How to deal with a jealous job sharing partner

Dear Joan

I have been reading what I can on dealing with jealous employees. Most say to ignore it and continue working. I am not sure if my experience is that of a jealous employee or that of ‘bullying.’

I have 18 years business experience in management. So for me this is a rather odd situation I find myself in and I am hoping to find some information that may help make the situation better.

I recently took a part time job. I have been away from business for a few years as I have started a family. I felt I wanted to experience a less demanding work role, with a busy life style. I am finding my new role to be very stressful.

I was hired to relieve another department manager, on her days off. I feel I am doing a good job and really enjoy the challenges of running her department. I try very hard to make her job easier by being helpful as best I can. Unfortunately the better I do, the worse it is for me. My bosses are really pleased with how things are being done and that I don’t require supervision. My management skills make the job easier as I can organize and make effective choices.

The problem I am now having is she is constantly bad mouthing me and my work behind my back. She is relentless in her attempts to make me look bad, or point out every little mistake. She won’t say anything to me, but will run to the boss every time I work there; complaining about trivial issues, and complaints of my work ability. Everything from forgetting to throw out a box, or a pack of mints I forgot to put back in my pocket.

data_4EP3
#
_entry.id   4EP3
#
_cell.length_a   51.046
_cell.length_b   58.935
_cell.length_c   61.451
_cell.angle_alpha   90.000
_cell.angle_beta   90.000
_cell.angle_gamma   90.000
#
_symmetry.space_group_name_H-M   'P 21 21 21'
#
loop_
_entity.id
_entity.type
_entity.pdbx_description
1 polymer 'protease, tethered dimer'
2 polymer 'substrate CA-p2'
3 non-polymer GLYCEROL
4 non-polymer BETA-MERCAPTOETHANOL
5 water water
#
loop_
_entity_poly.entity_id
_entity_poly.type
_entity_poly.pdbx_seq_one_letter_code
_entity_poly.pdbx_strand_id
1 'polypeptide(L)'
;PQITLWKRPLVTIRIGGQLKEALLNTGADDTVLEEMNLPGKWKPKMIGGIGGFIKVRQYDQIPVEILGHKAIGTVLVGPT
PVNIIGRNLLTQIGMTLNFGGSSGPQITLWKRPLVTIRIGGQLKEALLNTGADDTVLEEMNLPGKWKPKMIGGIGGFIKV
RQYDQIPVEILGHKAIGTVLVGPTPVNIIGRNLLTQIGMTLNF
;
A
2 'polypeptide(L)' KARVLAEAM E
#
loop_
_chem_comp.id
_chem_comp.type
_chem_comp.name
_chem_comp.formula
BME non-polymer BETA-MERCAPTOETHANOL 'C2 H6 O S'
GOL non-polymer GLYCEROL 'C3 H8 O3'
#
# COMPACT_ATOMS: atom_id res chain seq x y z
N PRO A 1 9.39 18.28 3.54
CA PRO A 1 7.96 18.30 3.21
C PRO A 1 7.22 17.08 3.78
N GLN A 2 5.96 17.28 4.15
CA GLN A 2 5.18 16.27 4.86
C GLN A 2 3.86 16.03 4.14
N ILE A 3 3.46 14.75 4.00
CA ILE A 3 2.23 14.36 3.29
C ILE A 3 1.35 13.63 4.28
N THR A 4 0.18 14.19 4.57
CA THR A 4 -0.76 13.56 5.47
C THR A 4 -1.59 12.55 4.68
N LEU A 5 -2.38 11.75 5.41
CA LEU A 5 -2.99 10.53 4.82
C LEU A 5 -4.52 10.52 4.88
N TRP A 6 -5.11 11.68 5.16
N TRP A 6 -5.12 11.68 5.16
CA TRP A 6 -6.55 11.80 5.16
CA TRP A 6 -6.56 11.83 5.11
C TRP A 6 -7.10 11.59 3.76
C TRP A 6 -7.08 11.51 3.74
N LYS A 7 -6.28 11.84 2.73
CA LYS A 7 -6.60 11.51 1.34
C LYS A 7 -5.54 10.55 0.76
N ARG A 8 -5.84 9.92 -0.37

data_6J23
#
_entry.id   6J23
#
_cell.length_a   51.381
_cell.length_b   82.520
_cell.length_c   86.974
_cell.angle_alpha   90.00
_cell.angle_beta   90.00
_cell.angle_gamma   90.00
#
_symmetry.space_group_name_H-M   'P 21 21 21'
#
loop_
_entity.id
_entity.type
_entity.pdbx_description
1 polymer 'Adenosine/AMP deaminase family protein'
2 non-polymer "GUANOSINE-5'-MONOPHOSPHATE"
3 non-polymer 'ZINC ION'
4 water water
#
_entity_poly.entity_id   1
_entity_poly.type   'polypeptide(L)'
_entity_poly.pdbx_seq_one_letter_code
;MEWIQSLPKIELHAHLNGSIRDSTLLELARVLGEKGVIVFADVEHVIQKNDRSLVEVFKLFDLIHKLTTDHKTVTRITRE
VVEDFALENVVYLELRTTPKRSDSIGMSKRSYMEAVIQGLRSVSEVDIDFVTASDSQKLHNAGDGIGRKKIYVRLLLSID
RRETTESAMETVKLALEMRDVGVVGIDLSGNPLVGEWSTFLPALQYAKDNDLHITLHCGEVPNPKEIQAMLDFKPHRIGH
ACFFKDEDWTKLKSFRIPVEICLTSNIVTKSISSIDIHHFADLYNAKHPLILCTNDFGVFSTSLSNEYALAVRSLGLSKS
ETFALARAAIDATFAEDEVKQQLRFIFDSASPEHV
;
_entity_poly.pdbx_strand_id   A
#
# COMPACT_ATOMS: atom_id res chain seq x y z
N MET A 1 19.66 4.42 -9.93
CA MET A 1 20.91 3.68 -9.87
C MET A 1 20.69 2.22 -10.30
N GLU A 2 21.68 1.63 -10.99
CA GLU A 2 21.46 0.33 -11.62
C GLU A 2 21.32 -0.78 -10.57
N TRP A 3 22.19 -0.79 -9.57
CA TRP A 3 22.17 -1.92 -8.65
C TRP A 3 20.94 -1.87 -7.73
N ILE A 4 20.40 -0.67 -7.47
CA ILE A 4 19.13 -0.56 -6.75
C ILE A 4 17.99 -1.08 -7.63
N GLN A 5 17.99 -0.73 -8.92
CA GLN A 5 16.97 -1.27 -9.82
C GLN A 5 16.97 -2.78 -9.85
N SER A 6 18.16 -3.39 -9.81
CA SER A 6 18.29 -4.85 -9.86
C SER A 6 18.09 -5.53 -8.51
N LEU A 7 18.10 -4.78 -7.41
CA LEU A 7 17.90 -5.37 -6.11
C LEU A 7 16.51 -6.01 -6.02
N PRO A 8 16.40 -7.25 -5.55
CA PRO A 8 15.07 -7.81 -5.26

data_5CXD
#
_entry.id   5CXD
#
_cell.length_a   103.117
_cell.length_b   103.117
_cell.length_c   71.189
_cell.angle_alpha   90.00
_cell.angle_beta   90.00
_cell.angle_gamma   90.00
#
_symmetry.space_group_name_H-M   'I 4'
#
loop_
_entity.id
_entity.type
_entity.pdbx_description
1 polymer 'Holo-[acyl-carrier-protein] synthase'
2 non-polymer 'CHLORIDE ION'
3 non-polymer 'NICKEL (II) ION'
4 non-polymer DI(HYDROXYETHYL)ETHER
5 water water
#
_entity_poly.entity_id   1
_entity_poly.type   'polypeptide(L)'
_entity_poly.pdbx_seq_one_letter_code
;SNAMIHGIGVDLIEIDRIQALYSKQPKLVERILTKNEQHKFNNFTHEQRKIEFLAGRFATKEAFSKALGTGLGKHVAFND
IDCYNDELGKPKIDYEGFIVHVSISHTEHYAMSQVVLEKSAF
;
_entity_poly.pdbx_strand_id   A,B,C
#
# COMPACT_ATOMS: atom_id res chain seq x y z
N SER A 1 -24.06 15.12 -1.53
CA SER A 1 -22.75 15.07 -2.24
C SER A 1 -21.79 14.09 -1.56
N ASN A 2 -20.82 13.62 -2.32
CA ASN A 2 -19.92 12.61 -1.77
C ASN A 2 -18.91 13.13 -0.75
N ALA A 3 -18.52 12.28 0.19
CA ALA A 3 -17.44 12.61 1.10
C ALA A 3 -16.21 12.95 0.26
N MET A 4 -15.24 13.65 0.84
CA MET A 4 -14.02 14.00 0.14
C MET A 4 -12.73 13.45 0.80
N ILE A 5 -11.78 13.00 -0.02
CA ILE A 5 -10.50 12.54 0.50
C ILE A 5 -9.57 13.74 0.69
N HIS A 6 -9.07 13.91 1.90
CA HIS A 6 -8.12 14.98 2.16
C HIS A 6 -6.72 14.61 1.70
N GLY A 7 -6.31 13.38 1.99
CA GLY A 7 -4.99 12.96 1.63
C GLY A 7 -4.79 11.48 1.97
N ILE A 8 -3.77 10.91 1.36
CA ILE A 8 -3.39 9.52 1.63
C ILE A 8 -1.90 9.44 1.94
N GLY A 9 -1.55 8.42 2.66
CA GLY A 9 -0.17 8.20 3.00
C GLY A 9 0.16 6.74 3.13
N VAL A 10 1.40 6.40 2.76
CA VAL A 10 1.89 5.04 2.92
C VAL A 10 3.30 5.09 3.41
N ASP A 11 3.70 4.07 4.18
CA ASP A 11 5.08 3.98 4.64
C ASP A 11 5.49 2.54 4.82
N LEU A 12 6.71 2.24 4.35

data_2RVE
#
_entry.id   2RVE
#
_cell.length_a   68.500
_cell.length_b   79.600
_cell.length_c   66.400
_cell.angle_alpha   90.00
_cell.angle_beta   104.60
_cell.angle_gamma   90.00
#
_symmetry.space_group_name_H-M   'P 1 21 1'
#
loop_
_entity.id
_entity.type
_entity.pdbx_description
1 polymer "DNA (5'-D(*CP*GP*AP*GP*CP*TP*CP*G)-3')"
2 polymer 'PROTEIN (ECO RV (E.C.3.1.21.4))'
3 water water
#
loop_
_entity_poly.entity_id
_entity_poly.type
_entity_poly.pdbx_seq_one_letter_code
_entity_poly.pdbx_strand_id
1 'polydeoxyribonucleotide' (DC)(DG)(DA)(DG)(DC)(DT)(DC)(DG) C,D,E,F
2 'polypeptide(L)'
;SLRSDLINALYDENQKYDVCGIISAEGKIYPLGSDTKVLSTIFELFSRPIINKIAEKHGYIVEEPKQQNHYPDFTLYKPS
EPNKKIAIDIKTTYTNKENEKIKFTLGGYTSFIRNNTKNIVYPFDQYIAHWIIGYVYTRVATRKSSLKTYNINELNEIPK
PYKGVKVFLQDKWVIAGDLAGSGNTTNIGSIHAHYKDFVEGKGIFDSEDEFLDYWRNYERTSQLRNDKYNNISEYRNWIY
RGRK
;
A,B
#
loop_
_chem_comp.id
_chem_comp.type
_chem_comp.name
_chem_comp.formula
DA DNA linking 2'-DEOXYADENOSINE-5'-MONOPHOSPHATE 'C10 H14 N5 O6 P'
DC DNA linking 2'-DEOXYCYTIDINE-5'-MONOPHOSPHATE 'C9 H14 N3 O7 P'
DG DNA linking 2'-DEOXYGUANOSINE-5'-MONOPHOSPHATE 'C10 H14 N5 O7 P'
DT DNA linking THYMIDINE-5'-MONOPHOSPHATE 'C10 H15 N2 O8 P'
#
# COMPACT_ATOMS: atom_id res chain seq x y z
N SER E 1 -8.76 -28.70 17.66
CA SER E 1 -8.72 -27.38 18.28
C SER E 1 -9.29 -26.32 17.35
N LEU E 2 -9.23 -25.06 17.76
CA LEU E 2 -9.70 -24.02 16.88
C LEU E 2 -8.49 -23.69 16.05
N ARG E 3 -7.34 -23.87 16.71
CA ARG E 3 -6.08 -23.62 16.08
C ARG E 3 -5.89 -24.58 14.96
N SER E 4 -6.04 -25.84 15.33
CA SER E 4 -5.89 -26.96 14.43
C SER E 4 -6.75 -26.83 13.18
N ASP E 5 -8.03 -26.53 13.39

I have only been doing this job for 3 months and she has been the department manager for 3 years.  I am not sure if I should slow down and make it look like she is better or just keep doing what I am supposed to be doing?...The better I do, the worse it is for me. A while ago we had an extremely busy day and the department sales were awesome. I was told I had done an outstanding job.

This made me feel really good, until… Apparently she went in and a couple things weren’t done as we were tremendously busy and the jobs weren’t a priority. The department looked good and so she thought I hadn’t done anything and left the work for her to do. I guess when she complained it back fired on her, as she was told what a busy day we had. Since then things have been getting really difficult for me. She is manipulating things to make the work load more than I can handle, and leaving unreasonable jobs that cannot be accomplished.

I am in need of some good solid advice. I am starting to feel inadequate. I am now depressed, knowing when I go back to work there will be a complaint of some sort. I am such a happy person, and really enjoy my job, yet I find this to be really getting the best of me. I don’t want it to affect my work performance, but it’s already showing in small errors. I am so worried about having things perfect that I am spending extra time trying to insure she will be happy.

Any advice or direction you can point me would be greatly appreciated.

 

Answer:

There is going to a showdown in the OK Corral. Right now she has her guns drawn and is shooting at your feet—wanting you to “dance” every time she shoots a complaint or criticism at you. One of you is probably going to have to get out of Dodge and she is doing her best to make sure that person is you. Your co-worker sounds jealous—pure and simple. Your bosses love your work and the more they tell you (and her) the more this insecure person will try to discredit you.